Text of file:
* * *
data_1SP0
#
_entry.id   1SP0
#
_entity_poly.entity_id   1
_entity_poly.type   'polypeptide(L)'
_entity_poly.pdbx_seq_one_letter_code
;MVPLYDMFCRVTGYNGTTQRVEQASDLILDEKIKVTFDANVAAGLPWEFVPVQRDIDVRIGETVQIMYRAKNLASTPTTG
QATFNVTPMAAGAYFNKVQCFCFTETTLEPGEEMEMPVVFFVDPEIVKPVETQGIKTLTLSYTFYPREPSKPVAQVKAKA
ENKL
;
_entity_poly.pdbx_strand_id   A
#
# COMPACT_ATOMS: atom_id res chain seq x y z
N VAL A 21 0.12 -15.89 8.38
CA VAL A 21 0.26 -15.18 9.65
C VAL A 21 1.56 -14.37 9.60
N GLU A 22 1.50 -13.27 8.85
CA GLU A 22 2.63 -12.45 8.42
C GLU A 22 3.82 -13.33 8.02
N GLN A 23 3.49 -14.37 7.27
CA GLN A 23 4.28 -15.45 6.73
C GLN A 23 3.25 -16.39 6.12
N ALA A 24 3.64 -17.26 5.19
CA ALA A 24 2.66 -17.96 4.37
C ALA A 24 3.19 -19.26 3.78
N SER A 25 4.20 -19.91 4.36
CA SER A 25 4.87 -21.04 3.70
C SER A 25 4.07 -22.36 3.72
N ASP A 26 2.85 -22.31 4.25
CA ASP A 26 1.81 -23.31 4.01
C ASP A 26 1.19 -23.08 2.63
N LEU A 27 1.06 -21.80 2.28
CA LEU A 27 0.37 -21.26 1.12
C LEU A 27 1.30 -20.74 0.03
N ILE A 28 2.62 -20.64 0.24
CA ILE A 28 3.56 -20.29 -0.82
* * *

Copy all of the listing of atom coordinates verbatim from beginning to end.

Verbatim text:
data_1SP0
#
_entry.id   1SP0
#
_entity_poly.entity_id   1
_entity_poly.type   'polypeptide(L)'
_entity_poly.pdbx_seq_one_letter_code
;MVPLYDMFCRVTGYNGTTQRVEQASDLILDEKIKVTFDANVAAGLPWEFVPVQRDIDVRIGETVQIMYRAKNLASTPTTG
QATFNVTPMAAGAYFNKVQCFCFTETTLEPGEEMEMPVVFFVDPEIVKPVETQGIKTLTLSYTFYPREPSKPVAQVKAKA
ENKL
;
_entity_poly.pdbx_strand_id   A
#
# COMPACT_ATOMS: atom_id res chain seq x y z
N VAL A 21 0.12 -15.89 8.38
CA VAL A 21 0.26 -15.18 9.65
C VAL A 21 1.56 -14.37 9.60
N GLU A 22 1.50 -13.27 8.85
CA GLU A 22 2.63 -12.45 8.42
C GLU A 22 3.82 -13.33 8.02
N GLN A 23 3.49 -14.37 7.27
CA GLN A 23 4.28 -15.45 6.73
C GLN A 23 3.25 -16.39 6.12
N ALA A 24 3.64 -17.26 5.19
CA ALA A 24 2.66 -17.96 4.37
C ALA A 24 3.19 -19.26 3.78
N SER A 25 4.20 -19.91 4.36
CA SER A 25 4.87 -21.04 3.70
C SER A 25 4.07 -22.36 3.72
N ASP A 26 2.85 -22.31 4.25
CA ASP A 26 1.81 -23.31 4.01
C ASP A 26 1.19 -23.08 2.63
N LEU A 27 1.06 -21.80 2.28
CA LEU A 27 0.37 -21.26 1.12
C LEU A 27 1.30 -20.74 0.03
N ILE A 28 2.62 -20.64 0.24
CA ILE A 28 3.56 -20.29 -0.82